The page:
Minnesota’s “Transfer Care Specialist” category is now effective

 

 

In an effort to help alleviate some of the worker shortages in the funeral home profession the State of Minnesota Legislature passed what is known as the “Transfer Care Specialist” category for funeral homes this past session.  That category of workers became effective on July 1 and is now in effect.

 

In short, what that legislation does is allow a “Transfer Care Specialist” to legally make death call removals from the place of death “under the supervision of a licensed mortician”.  Prior to this law a licensed mortician was required to make the removals.

 

And, “under the supervision of a licensed mortician” means that the supervising mortician only needs to be available to be contacted via phone and does not have to be accompanying the Transfer Care Specialist.

 

Other provisions of the law include that a licensed funeral director may supervise up to four Transfer Care Specialists and Transfer Care Specialist must complete 7 hours of training prior to being licenses for that position.

 

Bridging the Employee Gap —  It’s our opinion at Funeral Director Daily that this type of legislative action is a positive way to help with what has been a lack of licensed employees in the Death Care field.  If funeral homes can find the right type of people to become Transfer Care Specialists it will do a lot to stop some of the burn-out of continuously being “on call” for many rural funeral home licensed funeral directors.

 

Off hand, I think of a perfect type of Transfer Care Specialist may be someone who at one time worked in the Emergency Medical Technician (EMT) field and may now be retired.

 

In Minnesota I think that this legislation is a step forward.  However, every funeral home owner and/or manager will have to decide how they will go about making this law work for them.  For many it might depend on if they believe that their firm’s professionalism can continue to be at a very high standard while not using licensed morticians for this duty.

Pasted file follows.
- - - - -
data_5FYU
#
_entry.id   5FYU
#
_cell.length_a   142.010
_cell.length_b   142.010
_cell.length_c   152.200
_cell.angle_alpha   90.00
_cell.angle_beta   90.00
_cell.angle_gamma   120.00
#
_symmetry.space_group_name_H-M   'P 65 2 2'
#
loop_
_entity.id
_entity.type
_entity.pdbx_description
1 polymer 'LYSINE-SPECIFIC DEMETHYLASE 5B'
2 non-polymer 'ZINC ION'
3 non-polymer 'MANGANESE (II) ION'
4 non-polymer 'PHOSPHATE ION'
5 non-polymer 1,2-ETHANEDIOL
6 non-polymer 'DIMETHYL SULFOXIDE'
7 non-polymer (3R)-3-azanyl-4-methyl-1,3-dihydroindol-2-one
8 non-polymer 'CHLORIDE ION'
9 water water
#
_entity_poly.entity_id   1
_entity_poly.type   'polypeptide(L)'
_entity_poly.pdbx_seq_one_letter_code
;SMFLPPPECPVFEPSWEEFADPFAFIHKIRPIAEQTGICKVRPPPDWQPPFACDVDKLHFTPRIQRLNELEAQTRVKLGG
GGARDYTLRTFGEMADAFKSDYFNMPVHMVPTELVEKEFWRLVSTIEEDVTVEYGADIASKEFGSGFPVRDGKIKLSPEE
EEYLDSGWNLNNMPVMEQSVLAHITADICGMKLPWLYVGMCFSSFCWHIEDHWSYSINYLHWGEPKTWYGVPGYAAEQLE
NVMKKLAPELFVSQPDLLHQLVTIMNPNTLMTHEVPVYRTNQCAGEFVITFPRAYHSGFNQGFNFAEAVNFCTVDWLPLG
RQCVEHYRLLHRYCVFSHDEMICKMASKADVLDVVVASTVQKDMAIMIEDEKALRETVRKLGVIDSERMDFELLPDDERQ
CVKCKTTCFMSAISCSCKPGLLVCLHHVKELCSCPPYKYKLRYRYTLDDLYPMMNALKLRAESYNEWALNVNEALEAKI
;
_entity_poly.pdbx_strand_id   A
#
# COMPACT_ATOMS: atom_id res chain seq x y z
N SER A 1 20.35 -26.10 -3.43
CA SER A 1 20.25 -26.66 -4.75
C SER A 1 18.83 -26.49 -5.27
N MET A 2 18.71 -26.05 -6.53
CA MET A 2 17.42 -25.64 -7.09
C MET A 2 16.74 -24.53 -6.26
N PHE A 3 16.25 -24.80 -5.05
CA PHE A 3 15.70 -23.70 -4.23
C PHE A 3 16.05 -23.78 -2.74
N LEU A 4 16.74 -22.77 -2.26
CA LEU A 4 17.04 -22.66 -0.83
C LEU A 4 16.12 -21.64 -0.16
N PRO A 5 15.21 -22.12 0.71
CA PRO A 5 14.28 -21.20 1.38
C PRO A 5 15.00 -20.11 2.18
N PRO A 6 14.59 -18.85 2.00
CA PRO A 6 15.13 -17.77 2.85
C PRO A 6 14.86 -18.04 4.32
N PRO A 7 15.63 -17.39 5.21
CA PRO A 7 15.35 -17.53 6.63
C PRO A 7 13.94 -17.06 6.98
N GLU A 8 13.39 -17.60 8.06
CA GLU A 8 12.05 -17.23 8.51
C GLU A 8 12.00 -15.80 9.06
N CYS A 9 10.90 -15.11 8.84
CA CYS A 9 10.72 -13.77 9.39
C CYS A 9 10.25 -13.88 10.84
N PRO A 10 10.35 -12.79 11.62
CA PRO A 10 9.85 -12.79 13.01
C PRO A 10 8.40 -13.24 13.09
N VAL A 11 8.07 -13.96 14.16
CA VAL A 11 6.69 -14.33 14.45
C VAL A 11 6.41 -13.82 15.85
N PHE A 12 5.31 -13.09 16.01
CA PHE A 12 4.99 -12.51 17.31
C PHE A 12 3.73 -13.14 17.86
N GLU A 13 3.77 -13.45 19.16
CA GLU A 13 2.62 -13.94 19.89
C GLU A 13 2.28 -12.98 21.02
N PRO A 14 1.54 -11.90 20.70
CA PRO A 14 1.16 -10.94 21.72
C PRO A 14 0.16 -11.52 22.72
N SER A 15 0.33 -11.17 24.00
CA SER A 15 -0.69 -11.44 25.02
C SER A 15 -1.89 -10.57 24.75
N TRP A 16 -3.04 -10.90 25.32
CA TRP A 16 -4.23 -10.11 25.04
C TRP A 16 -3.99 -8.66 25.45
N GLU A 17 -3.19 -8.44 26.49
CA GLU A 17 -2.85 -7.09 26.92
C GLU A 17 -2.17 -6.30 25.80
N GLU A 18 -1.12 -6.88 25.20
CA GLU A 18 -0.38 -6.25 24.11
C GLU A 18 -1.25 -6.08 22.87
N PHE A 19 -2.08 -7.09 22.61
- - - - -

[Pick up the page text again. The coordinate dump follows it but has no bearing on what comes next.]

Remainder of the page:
Tom Anderson
Funeral Director Daily

Finding employees will continue to be an issue in funeral service — Every thing we, as a profession, can do to influence young people, and 2nd career people to look at Death Care as a profession is helpful.  I think we are now to the point that we know that bridging the employment gap is, and will be, a continuous effort on the part of the greater Death Care community.

 

We continue to see good results from our efforts as enrollments have been up in mortuary schools across the country and efforts like this one in Minnesota to make some funeral home positions easier to obtain employees.  Even as some states, such as Colorado, are ramping up their requirements for certain work in the profession others are finding ways to make initial entrance into the profession a little easier.  Death care needs to continue to make good decisions on how we can make our profession more attractive to many.

 

It’s not just funeral service —  As I was researching this article I came across this article from Yahoo about Healthcare and how workers are continuously in demand in that field as well.  There is a little difference between Healthcare and Death Care, however, in perspective.  Healthcare in the United States represents 17.3% of Gross Domestic Product (GDP) in the U.S.  —  that number equates to about $4.5 trillion being spent on Healthcare in the United States in 2022.

 

Some people estimate that dollars spent on Death Care is about $23 billion annually.  That would mean that about 1/2 cent would be spent on Death Care for every $1 spent on Health Care.

 

Related – U.S. Healthcare spending as compared to other countries

 

More news from the world of Death Care:

 

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